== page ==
Weather conditions play a role in many of life’s events, both positive and negative. Hollywood has made a fortune with scenes showing lovers frolicking playfully in a surprise rainstorms and heroes battling the elements to save they day, umbrellas optional. And who doesn’t fondly remember a beach trip sitting on a lounge chair, warm sand between your toes, watching soft white clouds drift endlessly through an azure sky hoping the that the day would never end.
However, weather events can have a darker side as well. Strong thunderstorms and hurricanes cause flood water to fill basements, ruin houses, and even wash away entire towns. High winds and tornados down trees, peal off roofs, and on rare occasions cut a path hundreds of miles long taking hundreds of lives in the process. Hail can damage roofs, home siding, and cars. Snow and ice can cause traffic accidents ranging from fender-benders to fatalities. Even relatively-common extremes of heat and cold can damage crops, break pipes, and cause injuries related to outdoor activity. All of these can spawn insurance claims.
In this article we will discuss various categories of weather data that can be used to support insurance claims and how you can use a weather data system such as Visual Crossing Weather to find powerful, factual data to bolster your case.
While typical homeowner’s insurance does not cover flood damage, it has been said that the National Flood Insurance program is the best insurance value in American. But no matter what type of flood insurance you have, if you are preparing a flood insurance claim, it is important to know how much rain has fallen or how much snow is available to melt in your area to produce flood-level water.
In the case of rain, we can use the Visual Crossing Weather History Dashboard to easily see the amount of rain that has fallen in any area over a period of time. Simply enter your location and select your desired date range. The middle graph in the middle of the page will show the precipitation on every day in the range individually as well as the accumulation over the entire period. In the case of a flooding event caused by rain, you should be able to see a significant spike on one or more days that triggered your loss.
While snow data is not directly shown on the Weather History dashboard, its equivalent in the form of liquid precipitation is. However, if you want to know more about snow specifically, you can use the web-based Query Builder to run custom, historical weather queries. Using it is very similar to using the Weather History dashboard. Simply enter your location and date range. However, instead of a graphs, you will see a grid of data. On this grid you can easily find snow events and see snow levels accumulated on the ground using the snow and snowdepth columns. When you see sudden drop in snow depth, typically correlated to a temperature rise, flooding may be a result. This data can be easily exported as a CSV file for further analysis in a tool such as Excel or for direct inclusion with your insurance claim.
It is important to note that flood waters that affect your home can often originate from rainfall or snow melt well upstream from your location. In those cases, you will want to use the techniques above to look at precipitation data up-river. Luckily, the Weather History dashboard makes it easy to find locations and weather stations in your general area. The map at the bottom of the dashboard will help you find your local water ways and weather stations along them. Simply mouse over any blue weather station to get the unique station ID. You can then query weather data from this specific station using the format “stn:XXXX” (without the quotes) where XXXX is the ID of the station. The convenient station table to the right of the map offers an easy way to copy-and-paste IDs.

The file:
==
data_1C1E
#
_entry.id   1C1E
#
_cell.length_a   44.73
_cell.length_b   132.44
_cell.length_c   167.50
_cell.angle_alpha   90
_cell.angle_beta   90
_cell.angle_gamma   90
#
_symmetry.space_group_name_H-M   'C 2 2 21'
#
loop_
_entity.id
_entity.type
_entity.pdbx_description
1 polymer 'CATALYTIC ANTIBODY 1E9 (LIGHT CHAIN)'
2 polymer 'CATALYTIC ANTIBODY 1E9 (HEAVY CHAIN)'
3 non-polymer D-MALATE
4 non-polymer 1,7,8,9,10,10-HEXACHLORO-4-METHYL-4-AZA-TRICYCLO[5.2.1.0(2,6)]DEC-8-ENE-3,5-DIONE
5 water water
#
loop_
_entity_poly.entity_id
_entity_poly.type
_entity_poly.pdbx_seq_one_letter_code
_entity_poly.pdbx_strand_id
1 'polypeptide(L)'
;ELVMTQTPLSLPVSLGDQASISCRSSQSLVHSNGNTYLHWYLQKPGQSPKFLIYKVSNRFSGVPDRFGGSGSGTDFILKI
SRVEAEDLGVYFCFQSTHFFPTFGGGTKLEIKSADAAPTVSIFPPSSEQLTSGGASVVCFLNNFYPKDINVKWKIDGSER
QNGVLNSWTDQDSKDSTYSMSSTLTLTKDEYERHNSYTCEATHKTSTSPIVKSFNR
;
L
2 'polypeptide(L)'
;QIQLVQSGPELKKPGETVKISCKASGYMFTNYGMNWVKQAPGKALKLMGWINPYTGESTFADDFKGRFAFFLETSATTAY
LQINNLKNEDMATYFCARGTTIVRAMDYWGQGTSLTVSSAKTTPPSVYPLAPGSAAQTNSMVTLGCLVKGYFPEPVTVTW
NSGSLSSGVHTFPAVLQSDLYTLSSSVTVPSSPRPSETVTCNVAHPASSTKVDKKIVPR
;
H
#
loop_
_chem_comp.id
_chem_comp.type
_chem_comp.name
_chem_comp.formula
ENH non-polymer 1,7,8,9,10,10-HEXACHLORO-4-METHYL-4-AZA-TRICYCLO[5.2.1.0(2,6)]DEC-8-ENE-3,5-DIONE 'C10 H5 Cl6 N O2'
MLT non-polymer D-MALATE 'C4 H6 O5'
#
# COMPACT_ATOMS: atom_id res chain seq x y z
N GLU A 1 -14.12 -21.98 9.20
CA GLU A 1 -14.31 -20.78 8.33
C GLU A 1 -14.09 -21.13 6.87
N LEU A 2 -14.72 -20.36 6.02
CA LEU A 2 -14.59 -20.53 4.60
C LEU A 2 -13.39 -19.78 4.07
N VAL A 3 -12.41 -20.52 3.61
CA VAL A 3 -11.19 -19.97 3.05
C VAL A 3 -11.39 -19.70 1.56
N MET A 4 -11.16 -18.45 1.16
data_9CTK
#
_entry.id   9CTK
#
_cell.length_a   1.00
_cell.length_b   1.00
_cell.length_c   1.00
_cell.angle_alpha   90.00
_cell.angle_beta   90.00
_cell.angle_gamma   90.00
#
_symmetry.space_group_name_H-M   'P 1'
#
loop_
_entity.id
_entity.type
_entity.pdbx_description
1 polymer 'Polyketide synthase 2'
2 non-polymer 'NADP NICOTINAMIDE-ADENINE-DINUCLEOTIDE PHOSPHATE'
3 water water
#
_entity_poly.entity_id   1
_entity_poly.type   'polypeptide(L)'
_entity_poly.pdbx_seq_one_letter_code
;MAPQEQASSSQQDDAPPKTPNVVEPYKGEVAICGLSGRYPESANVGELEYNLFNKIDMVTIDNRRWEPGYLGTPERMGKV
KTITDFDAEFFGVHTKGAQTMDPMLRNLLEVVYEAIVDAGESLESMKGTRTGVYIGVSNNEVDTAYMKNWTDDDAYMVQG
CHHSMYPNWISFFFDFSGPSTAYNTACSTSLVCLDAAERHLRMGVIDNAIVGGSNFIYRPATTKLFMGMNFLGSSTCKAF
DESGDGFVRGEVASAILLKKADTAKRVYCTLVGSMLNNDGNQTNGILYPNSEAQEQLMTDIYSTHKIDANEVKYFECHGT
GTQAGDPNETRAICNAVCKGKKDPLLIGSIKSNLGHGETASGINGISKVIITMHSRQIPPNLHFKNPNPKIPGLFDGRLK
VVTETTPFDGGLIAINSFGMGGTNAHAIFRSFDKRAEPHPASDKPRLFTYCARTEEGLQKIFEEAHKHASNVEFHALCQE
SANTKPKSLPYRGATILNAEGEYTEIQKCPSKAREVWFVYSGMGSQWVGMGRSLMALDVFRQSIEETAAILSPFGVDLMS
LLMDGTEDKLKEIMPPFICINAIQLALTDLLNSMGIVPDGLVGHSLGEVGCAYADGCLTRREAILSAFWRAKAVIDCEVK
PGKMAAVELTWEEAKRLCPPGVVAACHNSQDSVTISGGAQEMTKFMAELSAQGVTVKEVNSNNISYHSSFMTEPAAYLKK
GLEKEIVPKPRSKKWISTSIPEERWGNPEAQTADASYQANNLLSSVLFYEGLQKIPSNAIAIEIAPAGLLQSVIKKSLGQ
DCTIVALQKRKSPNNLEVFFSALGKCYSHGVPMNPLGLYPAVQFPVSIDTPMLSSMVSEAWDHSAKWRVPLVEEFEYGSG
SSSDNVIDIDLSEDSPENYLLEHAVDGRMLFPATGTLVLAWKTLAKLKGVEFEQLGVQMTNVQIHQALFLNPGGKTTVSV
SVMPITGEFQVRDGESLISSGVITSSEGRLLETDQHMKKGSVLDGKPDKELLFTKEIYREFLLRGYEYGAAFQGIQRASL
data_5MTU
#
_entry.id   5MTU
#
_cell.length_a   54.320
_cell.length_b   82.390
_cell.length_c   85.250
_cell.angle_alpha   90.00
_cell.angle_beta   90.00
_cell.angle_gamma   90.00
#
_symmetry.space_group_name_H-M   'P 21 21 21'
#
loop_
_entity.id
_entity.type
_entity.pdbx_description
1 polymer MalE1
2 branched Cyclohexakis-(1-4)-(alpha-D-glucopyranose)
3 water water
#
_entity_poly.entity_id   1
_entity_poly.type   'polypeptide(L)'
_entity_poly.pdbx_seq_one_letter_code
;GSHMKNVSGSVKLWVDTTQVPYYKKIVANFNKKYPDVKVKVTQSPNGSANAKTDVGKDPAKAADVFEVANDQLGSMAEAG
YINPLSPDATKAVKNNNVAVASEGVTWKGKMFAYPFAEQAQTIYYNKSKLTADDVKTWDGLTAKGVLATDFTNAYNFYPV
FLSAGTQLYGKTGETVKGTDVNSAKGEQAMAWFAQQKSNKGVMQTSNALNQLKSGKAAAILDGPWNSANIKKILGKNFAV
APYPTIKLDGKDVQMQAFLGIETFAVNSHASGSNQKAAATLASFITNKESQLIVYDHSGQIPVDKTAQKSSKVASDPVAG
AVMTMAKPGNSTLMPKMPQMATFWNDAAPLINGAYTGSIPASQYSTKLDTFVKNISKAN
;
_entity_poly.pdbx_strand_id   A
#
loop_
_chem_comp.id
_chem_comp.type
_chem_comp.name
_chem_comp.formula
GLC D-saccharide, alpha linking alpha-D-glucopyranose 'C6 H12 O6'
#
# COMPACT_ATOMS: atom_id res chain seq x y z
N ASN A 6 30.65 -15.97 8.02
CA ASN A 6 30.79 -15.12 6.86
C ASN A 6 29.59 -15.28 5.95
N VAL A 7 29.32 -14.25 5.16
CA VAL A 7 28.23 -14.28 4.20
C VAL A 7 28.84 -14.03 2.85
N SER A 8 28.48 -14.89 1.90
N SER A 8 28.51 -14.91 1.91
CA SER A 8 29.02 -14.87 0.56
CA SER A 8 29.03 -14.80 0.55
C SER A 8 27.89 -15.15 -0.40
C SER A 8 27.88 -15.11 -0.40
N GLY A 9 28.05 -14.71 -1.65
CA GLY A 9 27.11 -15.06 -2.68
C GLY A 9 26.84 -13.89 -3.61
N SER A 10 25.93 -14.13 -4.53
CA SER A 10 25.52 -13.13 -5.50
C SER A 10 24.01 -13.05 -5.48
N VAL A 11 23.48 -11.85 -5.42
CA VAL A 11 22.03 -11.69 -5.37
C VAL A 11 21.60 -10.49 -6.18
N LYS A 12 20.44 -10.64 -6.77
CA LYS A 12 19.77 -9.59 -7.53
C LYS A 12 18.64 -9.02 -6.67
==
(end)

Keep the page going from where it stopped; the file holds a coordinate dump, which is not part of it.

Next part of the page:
Wind is another common weather event that causes damage for homeowners and business alike. Luckily, wind events are easy to track using the same methods described above for rain. When it comes to wind-specific events, you will want to watch two weather elements, wind and gust. While the wind element is the average sustained wind speed leading up to the observation time, gusts are defined as events in which the wind blows at least 10 knots (11mph or 18kph) greater than the average wind spend.
If there are no gusts that meet this criteria, the gust value is not reported at all. This fact often confuses people. However, the lack of reported gust data should not be taken to mean that there were not strong winds. While most weather events that include damaging winds do record strong gusts, you should always consider the average wind value as well. In certain event such as hurricanes, strong sustained winds can cause enormous damage.
As explained in the flooding section above, you can use the Weather History dashboard to do basic wind tracking. Simply look at the wind graph in the middle section. In the example shown below, you can see days with average wind speed in the 20-25 mph range. That is unlikely to cause much damage. However, on some days you can see that there were gusts exceeding 50 mph. In a more serious wind storm situation, you will be able to see exactly how strong the wind was on any specific day.
However, sometimes in the case of wind and gusts, you will want to look at the hourly level or even the sub-hourly level to make sure that you don’t miss spikes that can get lost in daily data. To do this, we can again use the web-based Query Builder that we used above to examine more detailed data. In the example below, we can see the weather data hour-by-hour.
By its nature, even hourly data might miss some of the strongest winds if they only occur for a short time. In order to get the highest-resolution data possible, we may want to access the raw, sub-hourly weather records as they come from the weather stations themselves. Since using sub-hourly data can be a bit more complex and has important limitations, a detailed discussion of sub-hourly queries is outside the scope of this article. However, you can read more about how to access this data in our detailed sub-hourly tutorial. For the purposes of this article, just be aware the sub-hourly data is available via the Visual Crossing Weather service, and may help you to find the best possible wind data where short timeframes are important.